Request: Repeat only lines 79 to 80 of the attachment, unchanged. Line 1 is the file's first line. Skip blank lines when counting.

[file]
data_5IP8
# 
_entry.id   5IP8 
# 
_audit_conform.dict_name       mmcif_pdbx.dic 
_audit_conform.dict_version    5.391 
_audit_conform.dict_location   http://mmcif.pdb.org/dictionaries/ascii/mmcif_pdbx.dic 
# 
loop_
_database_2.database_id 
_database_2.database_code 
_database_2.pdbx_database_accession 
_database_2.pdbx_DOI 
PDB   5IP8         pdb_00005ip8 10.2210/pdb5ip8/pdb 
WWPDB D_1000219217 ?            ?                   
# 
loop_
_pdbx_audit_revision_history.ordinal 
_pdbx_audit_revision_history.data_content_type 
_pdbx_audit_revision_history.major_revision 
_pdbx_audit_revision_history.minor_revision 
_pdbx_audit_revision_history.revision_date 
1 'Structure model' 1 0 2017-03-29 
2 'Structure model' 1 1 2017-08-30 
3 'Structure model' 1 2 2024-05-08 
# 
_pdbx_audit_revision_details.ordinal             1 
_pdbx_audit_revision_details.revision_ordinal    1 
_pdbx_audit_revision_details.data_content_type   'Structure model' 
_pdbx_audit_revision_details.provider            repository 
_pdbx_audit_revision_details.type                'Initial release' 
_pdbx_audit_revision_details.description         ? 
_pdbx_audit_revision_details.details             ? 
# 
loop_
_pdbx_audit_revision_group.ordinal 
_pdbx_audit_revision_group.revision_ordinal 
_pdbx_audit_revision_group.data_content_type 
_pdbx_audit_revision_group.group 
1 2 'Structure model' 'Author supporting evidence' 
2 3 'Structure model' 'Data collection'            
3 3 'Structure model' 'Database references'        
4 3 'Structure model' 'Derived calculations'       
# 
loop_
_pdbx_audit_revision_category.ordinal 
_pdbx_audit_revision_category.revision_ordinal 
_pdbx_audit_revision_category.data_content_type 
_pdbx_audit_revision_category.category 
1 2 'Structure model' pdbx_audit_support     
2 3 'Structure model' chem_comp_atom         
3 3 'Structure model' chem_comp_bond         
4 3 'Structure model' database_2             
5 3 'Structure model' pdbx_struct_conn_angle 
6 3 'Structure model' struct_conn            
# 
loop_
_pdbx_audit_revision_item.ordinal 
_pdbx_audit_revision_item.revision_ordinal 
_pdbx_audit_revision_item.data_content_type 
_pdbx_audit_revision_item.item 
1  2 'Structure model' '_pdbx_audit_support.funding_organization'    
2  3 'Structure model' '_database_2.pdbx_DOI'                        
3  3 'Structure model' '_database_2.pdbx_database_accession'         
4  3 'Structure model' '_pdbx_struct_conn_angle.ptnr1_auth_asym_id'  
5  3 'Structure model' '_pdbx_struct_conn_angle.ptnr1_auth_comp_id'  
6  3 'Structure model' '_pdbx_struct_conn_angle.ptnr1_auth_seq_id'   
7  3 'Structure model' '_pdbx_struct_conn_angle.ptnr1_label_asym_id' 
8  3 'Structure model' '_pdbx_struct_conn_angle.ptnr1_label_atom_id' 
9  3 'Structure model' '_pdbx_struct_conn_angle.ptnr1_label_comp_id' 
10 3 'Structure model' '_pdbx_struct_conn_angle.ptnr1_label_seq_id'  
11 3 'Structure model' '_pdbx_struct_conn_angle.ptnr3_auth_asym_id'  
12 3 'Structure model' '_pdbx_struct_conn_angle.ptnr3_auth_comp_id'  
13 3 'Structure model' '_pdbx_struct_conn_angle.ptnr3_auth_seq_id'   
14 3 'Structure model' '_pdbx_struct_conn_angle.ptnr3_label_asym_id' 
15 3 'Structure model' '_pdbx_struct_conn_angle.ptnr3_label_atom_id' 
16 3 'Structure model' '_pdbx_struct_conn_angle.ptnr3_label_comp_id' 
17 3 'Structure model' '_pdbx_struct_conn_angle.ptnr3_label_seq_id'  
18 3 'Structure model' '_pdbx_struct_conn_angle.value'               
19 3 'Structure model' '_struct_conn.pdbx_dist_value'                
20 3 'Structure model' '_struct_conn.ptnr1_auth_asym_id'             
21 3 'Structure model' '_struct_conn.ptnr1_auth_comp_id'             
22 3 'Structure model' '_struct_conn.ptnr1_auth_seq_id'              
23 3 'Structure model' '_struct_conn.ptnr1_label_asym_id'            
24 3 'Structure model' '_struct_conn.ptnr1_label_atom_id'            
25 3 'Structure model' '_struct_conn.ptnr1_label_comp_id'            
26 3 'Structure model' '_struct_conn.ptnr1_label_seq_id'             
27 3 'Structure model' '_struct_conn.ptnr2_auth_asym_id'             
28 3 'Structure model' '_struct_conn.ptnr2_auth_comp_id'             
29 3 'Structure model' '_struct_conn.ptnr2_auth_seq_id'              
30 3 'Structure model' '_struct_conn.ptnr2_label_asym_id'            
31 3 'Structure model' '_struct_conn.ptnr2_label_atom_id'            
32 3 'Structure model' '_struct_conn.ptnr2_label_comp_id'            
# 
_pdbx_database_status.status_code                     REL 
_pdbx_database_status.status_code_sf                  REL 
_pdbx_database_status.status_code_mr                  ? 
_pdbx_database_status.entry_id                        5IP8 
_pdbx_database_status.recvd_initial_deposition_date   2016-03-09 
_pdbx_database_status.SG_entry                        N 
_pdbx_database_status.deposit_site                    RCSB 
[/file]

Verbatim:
18 3 'Structure model' '_pdbx_struct_conn_angle.value'               
19 3 'Structure model' '_struct_conn.pdbx_dist_value'                